While 86 countries signed the treaty, the U.S. was not one of them.

A group gathered at the University of Arkansas to protest its contract with the nuclear weapons corporation Honeywell International.

Abel Tomlinson is the founder of Arkansas Non-Violence Alliance.

He said the University contradicts its mission statement by building non-nuclear components for the bombs.

“Its mission statement says that they’re ‘determined to build a better world.’ and we belive that building nuclear bombs is the complete opposite of that. Nobody should be having them. They’re endangering everyone, it’s unacceptable,” Tomlinson said.

The University of Arkansas was aware of today’s protest, but did not wish to comment.

January 25, 2021 Posted by | Education, USA, weapons and war | Leave a comment

Arab League hails passing of Treaty on Prohibition of Nuclear Weapons

Arab League hails passing of Treaty on Prohibition of Nuclear Weapons, Business Standard, 24 Jan 21, The Treaty on the Prohibition of Nuclear Weapons was adopted in July 2017 and was opened for signature in September 2017

The Arab League has welcomed the Treaty on the Prohibition of Nuclear Weapons, commonly known as the Nuclear Weapon Ban Treaty’s coming into force and urged for intensifying international efforts to establish a nuclear-weapon-free zone in the Middle East.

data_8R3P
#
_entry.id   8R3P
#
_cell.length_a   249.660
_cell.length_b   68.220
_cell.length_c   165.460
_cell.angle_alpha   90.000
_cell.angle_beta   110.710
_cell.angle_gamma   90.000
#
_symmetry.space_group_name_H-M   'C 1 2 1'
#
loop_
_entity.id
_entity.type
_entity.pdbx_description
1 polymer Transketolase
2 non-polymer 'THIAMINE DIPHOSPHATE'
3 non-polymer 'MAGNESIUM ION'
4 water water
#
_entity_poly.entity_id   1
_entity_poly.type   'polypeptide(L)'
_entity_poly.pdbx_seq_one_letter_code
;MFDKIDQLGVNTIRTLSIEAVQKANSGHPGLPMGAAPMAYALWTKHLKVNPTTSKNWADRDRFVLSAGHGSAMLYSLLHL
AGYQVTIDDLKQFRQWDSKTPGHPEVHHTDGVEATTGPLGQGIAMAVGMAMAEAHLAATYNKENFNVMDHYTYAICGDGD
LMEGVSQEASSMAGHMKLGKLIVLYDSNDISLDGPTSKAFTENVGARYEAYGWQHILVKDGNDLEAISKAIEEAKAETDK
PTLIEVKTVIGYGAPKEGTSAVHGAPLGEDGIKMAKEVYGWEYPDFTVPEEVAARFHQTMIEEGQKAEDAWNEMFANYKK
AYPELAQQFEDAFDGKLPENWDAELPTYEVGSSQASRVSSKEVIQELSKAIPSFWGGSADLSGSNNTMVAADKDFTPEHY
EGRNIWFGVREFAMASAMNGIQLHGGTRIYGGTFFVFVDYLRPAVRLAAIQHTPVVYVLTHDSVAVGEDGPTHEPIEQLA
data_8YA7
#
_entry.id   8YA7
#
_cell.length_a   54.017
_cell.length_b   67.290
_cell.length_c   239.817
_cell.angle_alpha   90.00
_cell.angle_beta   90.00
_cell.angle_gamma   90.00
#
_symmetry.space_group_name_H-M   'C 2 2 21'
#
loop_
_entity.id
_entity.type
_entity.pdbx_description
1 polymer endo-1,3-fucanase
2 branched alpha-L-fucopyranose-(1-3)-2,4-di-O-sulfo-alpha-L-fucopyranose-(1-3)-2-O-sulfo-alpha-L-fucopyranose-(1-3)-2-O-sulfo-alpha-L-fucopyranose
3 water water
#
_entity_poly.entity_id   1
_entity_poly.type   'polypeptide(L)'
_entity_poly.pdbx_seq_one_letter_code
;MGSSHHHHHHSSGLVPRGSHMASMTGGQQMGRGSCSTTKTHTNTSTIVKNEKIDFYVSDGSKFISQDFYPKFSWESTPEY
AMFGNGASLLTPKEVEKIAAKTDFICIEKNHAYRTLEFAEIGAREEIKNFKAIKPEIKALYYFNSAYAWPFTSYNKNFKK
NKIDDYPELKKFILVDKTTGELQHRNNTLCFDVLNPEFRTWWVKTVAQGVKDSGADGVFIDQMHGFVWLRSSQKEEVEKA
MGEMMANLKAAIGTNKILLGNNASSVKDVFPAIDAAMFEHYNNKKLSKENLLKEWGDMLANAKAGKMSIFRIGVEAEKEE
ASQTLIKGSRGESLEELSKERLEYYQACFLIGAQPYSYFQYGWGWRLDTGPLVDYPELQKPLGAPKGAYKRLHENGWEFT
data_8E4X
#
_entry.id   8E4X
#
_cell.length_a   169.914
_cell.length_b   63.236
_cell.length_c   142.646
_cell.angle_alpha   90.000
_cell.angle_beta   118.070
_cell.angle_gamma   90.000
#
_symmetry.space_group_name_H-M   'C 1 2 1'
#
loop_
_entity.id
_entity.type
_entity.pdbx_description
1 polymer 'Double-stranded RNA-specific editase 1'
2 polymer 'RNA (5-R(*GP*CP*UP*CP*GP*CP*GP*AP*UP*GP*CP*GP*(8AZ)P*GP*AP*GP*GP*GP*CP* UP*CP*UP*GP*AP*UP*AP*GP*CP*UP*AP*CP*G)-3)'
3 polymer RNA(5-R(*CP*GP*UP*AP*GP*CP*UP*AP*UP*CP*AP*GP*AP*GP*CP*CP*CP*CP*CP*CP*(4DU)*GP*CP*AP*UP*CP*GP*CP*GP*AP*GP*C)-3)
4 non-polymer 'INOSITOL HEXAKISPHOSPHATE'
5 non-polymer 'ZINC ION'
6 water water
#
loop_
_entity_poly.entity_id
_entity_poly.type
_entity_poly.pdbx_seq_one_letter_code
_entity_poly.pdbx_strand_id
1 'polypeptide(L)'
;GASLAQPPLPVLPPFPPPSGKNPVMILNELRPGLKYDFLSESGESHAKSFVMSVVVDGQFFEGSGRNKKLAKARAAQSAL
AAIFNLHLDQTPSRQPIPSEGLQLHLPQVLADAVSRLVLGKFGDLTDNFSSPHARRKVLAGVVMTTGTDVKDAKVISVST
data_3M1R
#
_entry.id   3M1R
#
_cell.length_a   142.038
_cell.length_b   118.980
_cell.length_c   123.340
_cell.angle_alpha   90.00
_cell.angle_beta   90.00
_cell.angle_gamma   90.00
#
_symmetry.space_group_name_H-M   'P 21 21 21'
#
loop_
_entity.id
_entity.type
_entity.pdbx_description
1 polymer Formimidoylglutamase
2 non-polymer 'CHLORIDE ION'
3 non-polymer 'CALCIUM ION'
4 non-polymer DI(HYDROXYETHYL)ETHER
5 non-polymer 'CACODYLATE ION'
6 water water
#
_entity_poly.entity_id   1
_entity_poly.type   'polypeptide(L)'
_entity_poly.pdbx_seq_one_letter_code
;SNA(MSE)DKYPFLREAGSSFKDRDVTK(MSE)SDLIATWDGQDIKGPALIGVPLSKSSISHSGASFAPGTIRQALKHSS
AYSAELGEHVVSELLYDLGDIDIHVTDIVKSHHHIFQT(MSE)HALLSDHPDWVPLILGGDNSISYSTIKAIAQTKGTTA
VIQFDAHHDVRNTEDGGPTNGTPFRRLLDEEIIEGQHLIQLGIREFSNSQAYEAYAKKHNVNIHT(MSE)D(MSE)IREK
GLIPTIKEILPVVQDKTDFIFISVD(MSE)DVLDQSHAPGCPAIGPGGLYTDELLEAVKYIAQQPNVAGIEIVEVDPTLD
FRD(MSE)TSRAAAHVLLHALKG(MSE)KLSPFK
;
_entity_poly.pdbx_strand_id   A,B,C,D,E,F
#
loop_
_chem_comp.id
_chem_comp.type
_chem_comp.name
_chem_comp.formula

In a statement on Friday, AL Secretary-General Ahmed Aboul-Gheit descibed the move as an important step towards the disarmament and the non-proliferation of nuclear weapons in the world, reports Xinhua news agency.

Aboul-Gheit stressed that this development would help commence a new phase that would be a motivation for intensifying international efforts to achieve the final and irreversible disposal of nuclear weapons worldwide.

He explained that the Arab countries were supportive of international efforts during the negotiation process for this treaty, “despite Israel’s boycott of this path as an extension of its anti-nuclear disarmament policies and its stances opposing international efforts aimed at getting rid of nuclear weapons, especially in the Middle East”.